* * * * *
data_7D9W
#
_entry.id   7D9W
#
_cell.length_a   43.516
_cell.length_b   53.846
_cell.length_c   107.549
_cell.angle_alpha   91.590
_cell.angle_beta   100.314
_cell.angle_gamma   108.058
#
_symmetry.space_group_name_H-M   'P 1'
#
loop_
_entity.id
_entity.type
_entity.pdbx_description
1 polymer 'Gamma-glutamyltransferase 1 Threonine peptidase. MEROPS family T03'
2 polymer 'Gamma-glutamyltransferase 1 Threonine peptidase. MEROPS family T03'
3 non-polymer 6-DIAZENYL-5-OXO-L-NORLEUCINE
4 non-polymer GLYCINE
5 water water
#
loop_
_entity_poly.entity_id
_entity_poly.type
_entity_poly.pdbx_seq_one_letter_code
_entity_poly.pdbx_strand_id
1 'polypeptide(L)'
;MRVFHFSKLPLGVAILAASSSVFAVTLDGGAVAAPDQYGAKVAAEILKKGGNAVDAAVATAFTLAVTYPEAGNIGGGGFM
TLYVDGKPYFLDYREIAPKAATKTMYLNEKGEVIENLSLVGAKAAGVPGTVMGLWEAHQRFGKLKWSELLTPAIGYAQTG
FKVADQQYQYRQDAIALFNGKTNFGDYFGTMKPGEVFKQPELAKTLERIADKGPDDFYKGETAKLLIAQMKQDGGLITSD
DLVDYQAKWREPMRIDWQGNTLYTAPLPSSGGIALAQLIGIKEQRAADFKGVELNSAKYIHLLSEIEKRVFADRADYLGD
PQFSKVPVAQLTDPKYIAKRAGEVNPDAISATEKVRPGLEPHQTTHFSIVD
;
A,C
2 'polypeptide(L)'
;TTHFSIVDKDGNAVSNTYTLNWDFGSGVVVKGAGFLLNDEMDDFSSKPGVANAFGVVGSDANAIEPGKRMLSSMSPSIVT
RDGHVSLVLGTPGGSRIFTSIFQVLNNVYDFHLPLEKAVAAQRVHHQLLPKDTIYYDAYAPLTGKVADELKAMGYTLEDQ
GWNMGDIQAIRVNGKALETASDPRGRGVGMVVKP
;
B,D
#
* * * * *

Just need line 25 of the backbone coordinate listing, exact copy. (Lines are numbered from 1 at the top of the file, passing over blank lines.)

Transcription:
_entity_poly.entity_id